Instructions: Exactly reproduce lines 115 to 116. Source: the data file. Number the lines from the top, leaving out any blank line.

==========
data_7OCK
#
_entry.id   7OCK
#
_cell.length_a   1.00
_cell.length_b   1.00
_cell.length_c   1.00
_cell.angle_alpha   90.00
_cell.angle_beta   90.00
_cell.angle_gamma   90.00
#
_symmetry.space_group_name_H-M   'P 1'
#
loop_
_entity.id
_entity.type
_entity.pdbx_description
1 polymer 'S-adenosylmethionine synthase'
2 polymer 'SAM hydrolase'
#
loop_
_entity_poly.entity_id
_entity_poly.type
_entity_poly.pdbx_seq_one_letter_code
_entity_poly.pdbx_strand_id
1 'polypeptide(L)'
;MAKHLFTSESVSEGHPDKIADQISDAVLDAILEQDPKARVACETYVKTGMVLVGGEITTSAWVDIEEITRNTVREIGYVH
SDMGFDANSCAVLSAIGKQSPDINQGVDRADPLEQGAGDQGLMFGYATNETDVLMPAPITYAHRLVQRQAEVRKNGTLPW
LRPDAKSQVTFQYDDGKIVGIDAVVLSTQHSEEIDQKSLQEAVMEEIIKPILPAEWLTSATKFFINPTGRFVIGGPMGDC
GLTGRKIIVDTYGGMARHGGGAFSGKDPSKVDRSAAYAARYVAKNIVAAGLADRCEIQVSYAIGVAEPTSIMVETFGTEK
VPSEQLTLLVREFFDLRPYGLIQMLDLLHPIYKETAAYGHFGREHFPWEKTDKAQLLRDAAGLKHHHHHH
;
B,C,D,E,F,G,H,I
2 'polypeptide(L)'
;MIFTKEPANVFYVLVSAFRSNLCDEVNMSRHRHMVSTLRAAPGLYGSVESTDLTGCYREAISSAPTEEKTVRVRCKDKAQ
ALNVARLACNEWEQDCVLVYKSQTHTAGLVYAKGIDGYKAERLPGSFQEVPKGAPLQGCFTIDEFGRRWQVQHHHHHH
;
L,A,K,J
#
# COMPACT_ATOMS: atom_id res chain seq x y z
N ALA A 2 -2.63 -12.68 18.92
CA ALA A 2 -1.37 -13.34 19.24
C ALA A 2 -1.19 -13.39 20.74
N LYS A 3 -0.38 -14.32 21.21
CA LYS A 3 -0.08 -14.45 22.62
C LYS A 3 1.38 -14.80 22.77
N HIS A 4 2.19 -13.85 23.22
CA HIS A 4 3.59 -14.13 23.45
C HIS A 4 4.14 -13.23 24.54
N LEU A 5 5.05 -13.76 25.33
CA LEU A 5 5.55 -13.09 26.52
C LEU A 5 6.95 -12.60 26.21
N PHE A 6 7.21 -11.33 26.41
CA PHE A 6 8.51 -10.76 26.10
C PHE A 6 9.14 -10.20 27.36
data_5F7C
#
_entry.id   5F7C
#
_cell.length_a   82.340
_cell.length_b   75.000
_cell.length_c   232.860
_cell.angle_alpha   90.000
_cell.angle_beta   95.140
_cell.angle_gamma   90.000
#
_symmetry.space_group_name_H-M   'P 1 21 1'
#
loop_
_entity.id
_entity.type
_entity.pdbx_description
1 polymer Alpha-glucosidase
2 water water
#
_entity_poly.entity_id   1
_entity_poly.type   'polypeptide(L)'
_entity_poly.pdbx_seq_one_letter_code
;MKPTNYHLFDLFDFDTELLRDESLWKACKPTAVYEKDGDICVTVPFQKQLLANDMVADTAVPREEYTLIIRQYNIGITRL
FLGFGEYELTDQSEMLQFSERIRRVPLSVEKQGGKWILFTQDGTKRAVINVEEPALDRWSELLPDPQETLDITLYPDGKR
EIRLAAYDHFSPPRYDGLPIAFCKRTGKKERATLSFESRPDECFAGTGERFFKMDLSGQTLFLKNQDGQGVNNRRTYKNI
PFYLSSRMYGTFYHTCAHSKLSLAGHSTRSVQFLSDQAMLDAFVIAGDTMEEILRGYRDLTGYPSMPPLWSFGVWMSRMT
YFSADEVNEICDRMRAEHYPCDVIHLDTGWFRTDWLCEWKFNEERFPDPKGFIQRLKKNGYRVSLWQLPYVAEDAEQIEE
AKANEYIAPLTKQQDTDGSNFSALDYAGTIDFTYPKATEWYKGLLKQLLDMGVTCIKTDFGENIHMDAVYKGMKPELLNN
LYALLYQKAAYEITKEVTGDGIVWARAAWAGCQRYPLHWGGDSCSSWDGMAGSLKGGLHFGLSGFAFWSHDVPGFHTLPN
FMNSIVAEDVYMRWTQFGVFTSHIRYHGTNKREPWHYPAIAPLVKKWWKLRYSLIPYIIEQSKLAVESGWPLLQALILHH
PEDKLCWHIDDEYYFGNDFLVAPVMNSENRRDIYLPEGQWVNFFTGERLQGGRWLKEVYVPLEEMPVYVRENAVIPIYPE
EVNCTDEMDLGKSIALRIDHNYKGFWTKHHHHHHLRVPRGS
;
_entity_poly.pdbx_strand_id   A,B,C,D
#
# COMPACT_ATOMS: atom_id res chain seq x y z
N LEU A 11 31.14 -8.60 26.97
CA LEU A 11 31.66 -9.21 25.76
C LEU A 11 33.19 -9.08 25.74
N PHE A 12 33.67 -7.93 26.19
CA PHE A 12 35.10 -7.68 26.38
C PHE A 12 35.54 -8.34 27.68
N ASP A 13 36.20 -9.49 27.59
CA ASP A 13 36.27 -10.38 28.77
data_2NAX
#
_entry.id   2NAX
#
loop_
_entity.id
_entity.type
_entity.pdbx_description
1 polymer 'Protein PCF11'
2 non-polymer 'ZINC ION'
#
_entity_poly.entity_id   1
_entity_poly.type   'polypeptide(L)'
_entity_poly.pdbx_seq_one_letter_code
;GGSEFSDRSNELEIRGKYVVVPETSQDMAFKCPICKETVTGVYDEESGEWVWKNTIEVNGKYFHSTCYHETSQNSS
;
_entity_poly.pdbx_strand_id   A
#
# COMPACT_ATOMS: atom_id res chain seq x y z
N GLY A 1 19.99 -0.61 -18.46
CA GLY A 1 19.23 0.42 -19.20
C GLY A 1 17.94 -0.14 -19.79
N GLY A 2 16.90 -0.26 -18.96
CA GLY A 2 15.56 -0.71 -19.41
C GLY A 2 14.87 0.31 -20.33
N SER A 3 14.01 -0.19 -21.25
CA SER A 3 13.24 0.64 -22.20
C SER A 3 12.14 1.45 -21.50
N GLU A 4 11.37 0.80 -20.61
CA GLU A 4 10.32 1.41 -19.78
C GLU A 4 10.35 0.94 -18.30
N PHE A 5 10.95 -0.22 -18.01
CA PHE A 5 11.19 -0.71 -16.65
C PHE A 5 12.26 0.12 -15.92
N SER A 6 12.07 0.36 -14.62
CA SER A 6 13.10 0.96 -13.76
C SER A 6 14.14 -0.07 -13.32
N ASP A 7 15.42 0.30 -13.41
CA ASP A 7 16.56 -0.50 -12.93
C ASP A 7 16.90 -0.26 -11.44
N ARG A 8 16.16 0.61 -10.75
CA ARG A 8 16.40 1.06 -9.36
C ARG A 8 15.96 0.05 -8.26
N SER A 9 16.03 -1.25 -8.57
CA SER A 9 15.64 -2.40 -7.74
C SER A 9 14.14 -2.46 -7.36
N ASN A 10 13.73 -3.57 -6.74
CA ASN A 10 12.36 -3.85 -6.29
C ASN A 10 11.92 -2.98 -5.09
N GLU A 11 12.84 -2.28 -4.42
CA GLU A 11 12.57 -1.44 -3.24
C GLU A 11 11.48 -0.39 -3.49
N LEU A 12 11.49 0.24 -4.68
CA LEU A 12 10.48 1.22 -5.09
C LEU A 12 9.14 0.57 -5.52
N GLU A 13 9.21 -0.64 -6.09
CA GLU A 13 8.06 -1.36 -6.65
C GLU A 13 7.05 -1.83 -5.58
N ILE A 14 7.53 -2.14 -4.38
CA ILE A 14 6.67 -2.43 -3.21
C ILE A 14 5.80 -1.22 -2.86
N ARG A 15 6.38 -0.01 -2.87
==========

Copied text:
;GGSEFSDRSNELEIRGKYVVVPETSQDMAFKCPICKETVTGVYDEESGEWVWKNTIEVNGKYFHSTCYHETSQNSS
;